Most people see a divide between the worship that happens on Sunday and the work that happens on Monday. Worship is for church and work is for the rest of the week. That’s how many see it. But work is just as much an act of worship as singing a praise song on Sunday morning. Sunday’s worship should be an overflow of the praise that happens the rest of the week.
- Your client isn’t just a deal that needs to be closed. They are a soul with a story.
- The students you teach are God’s children that he has entrusted into your hands for short time.
- The employees you manage should be managed by the same love and compassion that God manages you.
- The customers who establish your business should receive the same warmth and kindness God showed you when you came to him.
I’m not sure where the divorce between work and faith began, but those two ideas need to be reconciled and reunited. What happens at your job is just as spiritual as what happens in a church building. By this point you are probably asking yourself, how can I bridge the gap between work and faith? Let me walk you through two principles to help you make work an act of worship.
The sacred versus secular divide is a myth.
In God’s economy everything is viewed as spiritual, and our lives are to be constantly focused on the eternal while we live in the temporary. The Apostle Paul would say it like this “Whatever you do, whether in word or deed, do it all in the name of Jesus Christ, giving thanks to God the Father through him.” (Colossians 3:17) Whatever we are doing whether it is worshipping at church or working at the office, we are to be doing it all in the name of Jesus Christ.
This is why Christians should be the hardest working employees, the best bosses to work for, and the greatest business owners in the world. As a follower of Jesus we should work harder, be kinder, show more compassion and grace than anyone else. We should see and treat customers, employees, coworkers, the exact same way Jesus sees and treats us. When we do this we break down the walls of sacred versus secular, and we reunite the marriage between work and faith.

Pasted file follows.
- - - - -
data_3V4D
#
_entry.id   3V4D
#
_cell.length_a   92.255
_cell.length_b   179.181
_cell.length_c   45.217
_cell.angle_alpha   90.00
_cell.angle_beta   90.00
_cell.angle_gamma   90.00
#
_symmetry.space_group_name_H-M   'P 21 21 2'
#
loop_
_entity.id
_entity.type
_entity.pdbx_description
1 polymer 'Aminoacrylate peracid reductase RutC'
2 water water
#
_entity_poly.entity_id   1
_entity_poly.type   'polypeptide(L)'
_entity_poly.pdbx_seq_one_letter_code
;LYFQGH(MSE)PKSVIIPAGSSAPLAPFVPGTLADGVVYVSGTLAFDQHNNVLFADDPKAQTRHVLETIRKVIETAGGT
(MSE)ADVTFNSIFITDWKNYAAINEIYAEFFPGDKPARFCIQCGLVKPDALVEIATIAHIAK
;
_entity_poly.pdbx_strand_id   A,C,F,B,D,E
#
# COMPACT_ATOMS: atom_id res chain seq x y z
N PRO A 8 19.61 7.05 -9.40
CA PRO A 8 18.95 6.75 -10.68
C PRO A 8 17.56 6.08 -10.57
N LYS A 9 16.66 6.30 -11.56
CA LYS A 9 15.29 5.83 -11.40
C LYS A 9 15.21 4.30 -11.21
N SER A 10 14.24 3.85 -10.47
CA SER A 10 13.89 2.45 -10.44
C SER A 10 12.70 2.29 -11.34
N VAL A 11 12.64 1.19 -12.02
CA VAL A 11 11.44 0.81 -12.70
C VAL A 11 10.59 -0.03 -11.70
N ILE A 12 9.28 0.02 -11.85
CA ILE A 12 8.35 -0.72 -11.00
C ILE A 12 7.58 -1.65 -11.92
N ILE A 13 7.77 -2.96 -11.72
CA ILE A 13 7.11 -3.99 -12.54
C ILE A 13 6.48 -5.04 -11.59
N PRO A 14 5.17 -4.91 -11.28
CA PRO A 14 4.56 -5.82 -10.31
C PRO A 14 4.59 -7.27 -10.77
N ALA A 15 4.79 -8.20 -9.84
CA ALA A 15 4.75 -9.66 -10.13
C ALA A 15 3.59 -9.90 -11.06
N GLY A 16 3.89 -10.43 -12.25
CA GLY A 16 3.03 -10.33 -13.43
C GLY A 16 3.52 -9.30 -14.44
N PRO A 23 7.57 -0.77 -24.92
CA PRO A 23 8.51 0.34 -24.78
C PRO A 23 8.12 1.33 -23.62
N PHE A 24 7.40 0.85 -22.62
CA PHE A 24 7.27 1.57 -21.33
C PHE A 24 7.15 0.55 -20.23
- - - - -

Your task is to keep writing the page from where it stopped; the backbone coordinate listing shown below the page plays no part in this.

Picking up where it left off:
You can pray for anyone.
You might work at a place where talking openly about your faith is taboo. Big corporations often have policies in place about faith in the workplace, and I can completely understand why they do that. These policies should not hinder our desire love on people through prayer. You can pray for anyone at anytime and it doesn’t cost you a thing.
- The patient whose treatment isn’t working anymore needs prayer
- The difficult client who never seems happy needs prayer
- Your coworker in the cubicle next to you needs prayer
- The students who are about to take the biggest tests of their lives need prayer
- The employee whose wife just left him needs prayer
If we would open our eyes to the needs all around us, we would see opportunities to pray for people all over the place. We live in a hurting and broken world, and Jesus never ran away from the brokenness. He leaned into the mess. As Jesus followers we need to lean into the messes that are all around us everyday. Your work can be just as much worship as singing praise songs on a Sunday morning.
How do you view your work as worship?